But before we get into this, one of the things I want to mention is if you haven’t already signed up for the HVT newsletter, now’s the time to do it. We’re getting into the fall. There’s a lot of new and really exciting things happening here at HVT, so make sure you’re signing up for the Human Vortex Training newsletter. This is going to be released on September 10, which is a Tuesday, which coincides with my latest piece for PezCycling News, which has a short little regimen that you can do to help you get into cross and gravel and get away from those aches and pains that you may already be suffering as you change bikes and terrain.
Now, if you really want to take your abilities to the next level and set the table for next year, you need to sign up for my six-week Iron Core for Cross and Gravel. It’s a six-week program. It starts on September 15, so that’s five days from now that you have. Sunday of next week, it’s going to begin. We only open this once a year, so there is not going to be another chance to get in on this. Six weeks. You’re going to get 20- to 30-minute workouts two to three days a week delivered to you through the HV Training app with video representations. And this year, we’re going to run the option of having me review every other week three exercises. You choose which three videos that you upload. It’s an upgrade, so you can pay a little bit more and have me go through the videos and give you personalized feedback as to how you can get more out of your workouts.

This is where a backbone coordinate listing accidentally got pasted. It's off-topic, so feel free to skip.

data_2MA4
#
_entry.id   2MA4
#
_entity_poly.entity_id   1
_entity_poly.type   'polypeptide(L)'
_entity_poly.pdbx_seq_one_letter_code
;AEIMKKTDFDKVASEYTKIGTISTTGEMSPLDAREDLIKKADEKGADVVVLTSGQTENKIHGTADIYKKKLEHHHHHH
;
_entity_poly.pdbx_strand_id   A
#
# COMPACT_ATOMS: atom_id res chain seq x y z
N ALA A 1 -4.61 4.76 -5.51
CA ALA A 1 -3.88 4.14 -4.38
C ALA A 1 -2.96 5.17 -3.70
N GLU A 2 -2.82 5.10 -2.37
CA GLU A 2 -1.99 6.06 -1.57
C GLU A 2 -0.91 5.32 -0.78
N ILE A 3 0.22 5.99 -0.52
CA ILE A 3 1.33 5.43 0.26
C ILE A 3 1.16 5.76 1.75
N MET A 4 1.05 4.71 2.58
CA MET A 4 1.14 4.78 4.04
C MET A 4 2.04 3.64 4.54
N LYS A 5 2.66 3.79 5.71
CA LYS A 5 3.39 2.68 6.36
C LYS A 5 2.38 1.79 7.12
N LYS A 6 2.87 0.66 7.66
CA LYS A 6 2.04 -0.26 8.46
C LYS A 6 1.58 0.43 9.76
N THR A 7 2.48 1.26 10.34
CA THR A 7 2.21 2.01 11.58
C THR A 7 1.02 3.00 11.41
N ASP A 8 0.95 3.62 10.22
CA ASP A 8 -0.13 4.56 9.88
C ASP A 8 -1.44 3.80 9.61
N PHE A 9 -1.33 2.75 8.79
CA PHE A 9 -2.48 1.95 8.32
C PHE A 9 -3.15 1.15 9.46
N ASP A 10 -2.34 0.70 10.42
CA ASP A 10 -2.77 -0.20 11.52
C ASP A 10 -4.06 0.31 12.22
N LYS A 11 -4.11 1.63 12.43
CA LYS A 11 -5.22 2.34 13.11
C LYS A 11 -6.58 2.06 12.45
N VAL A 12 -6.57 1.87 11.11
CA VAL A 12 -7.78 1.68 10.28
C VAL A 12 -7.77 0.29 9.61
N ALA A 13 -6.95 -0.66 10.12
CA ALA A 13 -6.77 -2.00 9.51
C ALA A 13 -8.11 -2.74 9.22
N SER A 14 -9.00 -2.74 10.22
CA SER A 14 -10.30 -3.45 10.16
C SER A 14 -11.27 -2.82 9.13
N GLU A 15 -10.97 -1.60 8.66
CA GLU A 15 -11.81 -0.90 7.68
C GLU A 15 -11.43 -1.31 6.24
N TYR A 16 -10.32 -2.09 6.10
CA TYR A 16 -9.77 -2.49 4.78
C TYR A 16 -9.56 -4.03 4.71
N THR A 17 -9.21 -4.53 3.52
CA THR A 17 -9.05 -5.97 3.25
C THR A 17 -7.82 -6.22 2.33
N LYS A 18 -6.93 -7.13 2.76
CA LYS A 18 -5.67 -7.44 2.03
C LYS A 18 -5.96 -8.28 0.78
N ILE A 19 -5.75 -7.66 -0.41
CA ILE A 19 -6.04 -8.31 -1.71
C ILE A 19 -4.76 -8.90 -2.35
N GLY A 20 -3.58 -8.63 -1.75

But it’s six weeks. Works extremely well, and a limited time, so make sure you go over to HumanVortexTraining.com/Coaching, and then it should be the first option there on the left. And if you’re not really interested right now, you might be interested by the end of today’s podcast because we’re going to go over, again, the aerobic system adaptations that you have to have.